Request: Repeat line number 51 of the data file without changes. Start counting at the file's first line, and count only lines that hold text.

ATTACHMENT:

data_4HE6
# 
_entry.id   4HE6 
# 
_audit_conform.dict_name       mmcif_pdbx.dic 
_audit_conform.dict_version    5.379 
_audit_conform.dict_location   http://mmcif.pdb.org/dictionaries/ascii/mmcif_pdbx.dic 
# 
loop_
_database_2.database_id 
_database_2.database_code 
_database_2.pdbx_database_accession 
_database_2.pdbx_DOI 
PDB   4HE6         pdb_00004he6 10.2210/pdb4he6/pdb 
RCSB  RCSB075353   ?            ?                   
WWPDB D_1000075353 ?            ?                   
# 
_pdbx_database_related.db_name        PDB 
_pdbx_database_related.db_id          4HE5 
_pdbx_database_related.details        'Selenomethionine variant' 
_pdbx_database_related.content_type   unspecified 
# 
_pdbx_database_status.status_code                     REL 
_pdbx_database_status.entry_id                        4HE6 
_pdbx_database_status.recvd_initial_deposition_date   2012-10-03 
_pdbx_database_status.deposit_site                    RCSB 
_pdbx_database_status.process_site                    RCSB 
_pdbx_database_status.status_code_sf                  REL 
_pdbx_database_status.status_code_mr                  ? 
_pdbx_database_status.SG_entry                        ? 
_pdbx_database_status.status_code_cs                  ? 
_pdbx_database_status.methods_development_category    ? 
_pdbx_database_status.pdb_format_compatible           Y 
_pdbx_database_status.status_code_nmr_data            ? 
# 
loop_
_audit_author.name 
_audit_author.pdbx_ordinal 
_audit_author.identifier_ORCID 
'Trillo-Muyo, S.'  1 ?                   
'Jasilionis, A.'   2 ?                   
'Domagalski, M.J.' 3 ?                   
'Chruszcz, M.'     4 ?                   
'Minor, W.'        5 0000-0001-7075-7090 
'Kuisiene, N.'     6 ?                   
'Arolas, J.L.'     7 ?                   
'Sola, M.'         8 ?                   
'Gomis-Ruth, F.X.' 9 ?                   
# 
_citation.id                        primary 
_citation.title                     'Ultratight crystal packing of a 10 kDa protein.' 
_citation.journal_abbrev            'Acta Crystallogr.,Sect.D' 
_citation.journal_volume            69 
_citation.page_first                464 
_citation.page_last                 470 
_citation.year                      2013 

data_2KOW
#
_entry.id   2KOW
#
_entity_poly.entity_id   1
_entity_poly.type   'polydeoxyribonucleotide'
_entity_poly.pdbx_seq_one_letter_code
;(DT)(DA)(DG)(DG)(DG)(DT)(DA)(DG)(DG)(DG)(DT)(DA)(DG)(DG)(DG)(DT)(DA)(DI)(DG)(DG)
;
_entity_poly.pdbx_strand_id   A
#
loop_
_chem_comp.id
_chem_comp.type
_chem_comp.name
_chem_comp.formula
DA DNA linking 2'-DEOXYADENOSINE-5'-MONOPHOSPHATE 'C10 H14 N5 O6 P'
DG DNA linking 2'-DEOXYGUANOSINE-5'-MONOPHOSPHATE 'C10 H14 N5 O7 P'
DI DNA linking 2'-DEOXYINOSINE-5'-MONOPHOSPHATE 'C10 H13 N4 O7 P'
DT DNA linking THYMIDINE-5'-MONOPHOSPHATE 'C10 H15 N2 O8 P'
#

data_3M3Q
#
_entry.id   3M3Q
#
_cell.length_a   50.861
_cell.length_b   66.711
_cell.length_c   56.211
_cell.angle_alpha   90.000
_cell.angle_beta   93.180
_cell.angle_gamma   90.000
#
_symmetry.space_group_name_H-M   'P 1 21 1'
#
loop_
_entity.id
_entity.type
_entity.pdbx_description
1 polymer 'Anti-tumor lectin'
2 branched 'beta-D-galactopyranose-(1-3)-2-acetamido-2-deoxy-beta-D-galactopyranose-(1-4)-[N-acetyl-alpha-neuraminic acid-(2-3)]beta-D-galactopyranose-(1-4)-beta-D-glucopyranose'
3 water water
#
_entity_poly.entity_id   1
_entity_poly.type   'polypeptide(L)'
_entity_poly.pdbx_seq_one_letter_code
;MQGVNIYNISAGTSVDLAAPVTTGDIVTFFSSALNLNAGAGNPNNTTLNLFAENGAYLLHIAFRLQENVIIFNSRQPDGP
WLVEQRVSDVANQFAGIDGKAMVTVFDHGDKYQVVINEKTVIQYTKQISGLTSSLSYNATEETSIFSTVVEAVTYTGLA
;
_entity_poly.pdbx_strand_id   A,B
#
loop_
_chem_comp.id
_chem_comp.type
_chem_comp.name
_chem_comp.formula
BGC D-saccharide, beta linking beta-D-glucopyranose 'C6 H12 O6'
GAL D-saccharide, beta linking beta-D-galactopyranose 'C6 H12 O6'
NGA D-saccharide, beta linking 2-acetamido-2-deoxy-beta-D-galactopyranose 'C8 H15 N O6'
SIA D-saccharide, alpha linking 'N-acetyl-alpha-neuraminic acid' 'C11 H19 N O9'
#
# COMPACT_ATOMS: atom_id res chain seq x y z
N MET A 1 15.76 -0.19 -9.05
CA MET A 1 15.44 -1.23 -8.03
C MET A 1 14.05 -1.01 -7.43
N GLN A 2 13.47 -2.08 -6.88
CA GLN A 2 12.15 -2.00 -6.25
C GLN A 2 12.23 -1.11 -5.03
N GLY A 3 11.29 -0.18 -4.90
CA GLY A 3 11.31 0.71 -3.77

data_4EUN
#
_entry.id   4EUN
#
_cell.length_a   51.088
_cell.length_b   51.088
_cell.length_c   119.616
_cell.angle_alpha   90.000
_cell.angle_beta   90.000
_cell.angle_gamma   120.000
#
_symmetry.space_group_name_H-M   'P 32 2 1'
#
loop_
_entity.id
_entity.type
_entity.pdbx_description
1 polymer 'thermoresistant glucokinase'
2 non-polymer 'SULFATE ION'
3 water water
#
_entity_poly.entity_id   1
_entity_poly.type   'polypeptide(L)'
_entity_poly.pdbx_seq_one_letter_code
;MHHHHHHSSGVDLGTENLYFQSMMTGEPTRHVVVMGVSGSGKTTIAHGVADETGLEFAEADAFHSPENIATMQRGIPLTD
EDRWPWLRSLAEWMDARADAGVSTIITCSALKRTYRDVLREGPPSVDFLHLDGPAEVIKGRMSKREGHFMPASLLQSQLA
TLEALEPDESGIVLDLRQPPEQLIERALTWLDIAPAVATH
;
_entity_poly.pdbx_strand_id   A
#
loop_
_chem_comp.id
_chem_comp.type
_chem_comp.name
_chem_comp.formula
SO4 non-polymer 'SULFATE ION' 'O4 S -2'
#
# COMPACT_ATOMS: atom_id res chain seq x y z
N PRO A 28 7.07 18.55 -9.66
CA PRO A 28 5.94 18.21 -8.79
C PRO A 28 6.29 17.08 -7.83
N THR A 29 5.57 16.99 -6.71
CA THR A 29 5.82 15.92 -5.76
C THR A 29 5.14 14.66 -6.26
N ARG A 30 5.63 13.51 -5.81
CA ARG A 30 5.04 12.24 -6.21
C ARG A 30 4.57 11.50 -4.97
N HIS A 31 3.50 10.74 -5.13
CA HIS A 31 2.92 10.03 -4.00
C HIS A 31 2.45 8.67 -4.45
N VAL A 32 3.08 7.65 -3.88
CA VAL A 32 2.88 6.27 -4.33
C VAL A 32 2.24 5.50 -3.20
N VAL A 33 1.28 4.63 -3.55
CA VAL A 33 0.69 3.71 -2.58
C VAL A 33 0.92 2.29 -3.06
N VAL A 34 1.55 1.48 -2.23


_citation.title                     'Ultratight crystal packing of a 10 kDa protein.' 